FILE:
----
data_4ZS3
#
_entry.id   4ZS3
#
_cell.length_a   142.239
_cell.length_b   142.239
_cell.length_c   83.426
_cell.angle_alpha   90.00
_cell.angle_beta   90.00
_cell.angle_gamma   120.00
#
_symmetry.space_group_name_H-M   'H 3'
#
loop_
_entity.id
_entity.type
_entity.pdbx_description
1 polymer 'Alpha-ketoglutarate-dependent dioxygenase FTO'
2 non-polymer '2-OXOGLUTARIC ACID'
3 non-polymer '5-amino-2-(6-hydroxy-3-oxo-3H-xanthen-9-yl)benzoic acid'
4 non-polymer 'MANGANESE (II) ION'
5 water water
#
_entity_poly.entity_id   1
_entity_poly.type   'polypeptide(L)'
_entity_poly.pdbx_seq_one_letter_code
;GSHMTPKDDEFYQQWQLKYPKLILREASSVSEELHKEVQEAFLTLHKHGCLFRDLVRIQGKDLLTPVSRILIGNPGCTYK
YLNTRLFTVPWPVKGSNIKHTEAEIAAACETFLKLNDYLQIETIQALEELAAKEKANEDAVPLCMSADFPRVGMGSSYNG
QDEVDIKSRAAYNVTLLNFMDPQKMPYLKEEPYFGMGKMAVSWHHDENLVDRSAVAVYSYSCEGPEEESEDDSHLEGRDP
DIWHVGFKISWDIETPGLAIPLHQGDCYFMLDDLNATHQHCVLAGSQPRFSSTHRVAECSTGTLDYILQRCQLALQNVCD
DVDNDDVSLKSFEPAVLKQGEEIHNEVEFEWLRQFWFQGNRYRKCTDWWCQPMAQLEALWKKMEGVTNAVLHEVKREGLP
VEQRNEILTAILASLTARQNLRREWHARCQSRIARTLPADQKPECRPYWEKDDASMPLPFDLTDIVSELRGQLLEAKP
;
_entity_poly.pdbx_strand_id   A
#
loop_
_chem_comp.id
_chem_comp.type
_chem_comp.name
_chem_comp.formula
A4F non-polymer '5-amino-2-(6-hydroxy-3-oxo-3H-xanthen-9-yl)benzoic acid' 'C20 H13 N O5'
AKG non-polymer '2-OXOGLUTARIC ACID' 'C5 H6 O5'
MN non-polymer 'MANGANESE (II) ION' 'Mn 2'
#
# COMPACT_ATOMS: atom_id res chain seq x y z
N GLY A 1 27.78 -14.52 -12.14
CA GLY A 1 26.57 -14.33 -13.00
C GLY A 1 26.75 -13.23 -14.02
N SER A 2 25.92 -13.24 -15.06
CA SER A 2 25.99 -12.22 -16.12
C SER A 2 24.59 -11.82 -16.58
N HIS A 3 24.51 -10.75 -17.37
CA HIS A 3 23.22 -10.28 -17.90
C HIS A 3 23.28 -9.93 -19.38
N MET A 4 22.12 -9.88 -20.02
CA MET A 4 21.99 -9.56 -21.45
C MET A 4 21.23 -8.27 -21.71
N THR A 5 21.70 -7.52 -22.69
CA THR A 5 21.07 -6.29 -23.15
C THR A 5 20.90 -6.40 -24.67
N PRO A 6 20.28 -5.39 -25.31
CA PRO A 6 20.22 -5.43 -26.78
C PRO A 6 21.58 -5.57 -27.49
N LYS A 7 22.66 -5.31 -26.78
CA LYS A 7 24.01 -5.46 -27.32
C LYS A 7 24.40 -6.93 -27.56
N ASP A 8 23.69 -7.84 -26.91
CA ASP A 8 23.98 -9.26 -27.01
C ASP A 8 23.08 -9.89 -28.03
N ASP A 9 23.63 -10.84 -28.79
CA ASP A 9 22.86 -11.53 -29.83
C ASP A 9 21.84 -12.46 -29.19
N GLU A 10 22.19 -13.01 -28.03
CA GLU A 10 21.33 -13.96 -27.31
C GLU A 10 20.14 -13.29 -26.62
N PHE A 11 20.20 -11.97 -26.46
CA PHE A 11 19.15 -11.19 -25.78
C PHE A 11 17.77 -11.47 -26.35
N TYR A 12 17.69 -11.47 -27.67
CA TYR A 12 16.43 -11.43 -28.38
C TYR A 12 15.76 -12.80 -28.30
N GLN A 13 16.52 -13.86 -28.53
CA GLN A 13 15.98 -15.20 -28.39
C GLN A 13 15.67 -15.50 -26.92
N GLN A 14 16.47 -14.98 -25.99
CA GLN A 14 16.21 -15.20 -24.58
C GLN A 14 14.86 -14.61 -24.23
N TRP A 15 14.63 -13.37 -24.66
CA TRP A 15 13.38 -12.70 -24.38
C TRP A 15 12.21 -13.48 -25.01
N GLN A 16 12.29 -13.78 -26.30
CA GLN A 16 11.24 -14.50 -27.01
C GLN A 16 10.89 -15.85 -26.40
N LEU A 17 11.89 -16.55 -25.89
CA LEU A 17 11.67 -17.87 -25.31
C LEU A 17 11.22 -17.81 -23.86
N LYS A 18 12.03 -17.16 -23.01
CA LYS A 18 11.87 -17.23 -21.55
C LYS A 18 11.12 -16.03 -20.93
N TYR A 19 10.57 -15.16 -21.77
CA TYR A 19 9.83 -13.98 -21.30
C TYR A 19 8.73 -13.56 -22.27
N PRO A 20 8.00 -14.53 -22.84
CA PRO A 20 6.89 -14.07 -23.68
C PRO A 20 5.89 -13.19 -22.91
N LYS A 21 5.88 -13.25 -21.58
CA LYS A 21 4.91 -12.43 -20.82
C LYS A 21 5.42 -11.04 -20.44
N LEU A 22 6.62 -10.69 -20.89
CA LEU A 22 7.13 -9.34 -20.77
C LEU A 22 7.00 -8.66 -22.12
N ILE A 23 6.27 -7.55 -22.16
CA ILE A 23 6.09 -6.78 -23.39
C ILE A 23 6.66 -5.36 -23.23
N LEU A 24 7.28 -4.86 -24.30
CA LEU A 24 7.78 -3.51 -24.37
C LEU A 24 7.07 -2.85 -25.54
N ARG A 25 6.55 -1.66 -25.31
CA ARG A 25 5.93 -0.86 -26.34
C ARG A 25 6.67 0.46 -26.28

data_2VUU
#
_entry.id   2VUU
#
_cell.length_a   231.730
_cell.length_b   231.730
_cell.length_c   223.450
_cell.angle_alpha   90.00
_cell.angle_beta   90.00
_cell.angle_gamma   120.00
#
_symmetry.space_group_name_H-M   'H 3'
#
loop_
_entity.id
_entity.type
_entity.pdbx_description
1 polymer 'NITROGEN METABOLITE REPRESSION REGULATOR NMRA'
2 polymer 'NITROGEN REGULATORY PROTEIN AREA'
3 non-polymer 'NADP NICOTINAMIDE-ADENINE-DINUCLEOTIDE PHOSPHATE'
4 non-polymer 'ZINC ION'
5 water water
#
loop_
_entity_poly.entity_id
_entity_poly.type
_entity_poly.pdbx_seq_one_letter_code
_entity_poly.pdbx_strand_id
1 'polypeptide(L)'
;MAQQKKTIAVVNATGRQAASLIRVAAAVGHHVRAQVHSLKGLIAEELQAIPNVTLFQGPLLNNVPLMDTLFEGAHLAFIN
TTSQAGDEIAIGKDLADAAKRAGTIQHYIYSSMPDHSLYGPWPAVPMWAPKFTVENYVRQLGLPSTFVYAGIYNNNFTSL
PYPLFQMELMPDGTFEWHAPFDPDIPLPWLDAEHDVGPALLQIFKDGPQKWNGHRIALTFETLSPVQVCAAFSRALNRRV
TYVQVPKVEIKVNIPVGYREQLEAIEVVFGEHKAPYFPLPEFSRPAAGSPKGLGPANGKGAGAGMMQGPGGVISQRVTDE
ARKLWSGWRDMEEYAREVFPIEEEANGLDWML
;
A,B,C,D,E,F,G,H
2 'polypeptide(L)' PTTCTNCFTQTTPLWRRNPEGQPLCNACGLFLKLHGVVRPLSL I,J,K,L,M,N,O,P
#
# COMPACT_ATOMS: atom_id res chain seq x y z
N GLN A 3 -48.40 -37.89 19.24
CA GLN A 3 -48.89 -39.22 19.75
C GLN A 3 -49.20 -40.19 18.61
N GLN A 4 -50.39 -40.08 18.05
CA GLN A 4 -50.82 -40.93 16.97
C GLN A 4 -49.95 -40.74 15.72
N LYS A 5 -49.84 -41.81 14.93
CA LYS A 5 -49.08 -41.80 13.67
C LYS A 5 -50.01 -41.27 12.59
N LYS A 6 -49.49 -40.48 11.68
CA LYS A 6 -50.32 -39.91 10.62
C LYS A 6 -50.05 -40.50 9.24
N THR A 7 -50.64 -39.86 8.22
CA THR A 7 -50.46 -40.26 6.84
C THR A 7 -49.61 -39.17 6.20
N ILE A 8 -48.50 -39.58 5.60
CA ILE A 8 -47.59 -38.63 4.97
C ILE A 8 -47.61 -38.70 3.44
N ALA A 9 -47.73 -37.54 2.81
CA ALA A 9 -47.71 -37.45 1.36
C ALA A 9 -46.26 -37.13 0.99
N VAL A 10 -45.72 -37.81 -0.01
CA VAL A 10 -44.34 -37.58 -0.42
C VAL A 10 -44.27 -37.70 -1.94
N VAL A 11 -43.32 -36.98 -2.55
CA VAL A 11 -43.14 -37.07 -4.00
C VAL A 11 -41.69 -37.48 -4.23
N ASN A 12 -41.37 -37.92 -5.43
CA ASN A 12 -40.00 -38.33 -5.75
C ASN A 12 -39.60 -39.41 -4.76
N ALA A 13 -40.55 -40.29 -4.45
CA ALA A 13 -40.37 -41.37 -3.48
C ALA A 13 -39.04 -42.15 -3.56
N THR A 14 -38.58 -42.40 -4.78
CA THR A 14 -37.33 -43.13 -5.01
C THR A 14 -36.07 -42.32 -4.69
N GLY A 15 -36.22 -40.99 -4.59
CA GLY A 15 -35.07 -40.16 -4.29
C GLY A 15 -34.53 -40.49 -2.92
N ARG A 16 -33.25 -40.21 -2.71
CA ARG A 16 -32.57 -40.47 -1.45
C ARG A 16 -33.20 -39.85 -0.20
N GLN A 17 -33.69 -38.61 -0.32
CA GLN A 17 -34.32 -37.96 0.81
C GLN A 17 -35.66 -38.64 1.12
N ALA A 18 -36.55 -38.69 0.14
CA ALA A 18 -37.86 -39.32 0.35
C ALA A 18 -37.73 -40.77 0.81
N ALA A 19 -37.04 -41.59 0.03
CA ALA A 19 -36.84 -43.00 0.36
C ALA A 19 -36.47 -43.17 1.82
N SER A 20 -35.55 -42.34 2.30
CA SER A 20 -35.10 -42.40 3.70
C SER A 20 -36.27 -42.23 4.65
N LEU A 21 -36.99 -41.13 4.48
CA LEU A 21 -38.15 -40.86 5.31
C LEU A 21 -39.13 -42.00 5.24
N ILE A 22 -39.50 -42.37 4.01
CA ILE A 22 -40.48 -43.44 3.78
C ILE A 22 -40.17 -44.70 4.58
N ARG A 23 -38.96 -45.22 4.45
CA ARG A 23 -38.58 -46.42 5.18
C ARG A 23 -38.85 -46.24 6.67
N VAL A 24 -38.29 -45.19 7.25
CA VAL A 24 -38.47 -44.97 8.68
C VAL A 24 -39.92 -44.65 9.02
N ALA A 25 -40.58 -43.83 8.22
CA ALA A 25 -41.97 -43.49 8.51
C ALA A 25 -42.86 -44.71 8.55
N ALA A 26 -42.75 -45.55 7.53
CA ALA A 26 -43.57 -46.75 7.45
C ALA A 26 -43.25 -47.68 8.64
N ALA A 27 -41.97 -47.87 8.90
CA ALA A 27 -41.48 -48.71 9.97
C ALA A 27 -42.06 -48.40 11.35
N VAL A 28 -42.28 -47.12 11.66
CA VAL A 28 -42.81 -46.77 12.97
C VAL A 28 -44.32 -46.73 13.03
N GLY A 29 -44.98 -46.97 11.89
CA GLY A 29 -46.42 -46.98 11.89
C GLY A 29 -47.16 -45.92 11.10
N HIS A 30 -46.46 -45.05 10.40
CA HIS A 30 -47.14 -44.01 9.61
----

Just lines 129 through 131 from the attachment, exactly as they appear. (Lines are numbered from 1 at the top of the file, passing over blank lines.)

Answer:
_cell.angle_beta   90.00
_cell.angle_gamma   120.00
#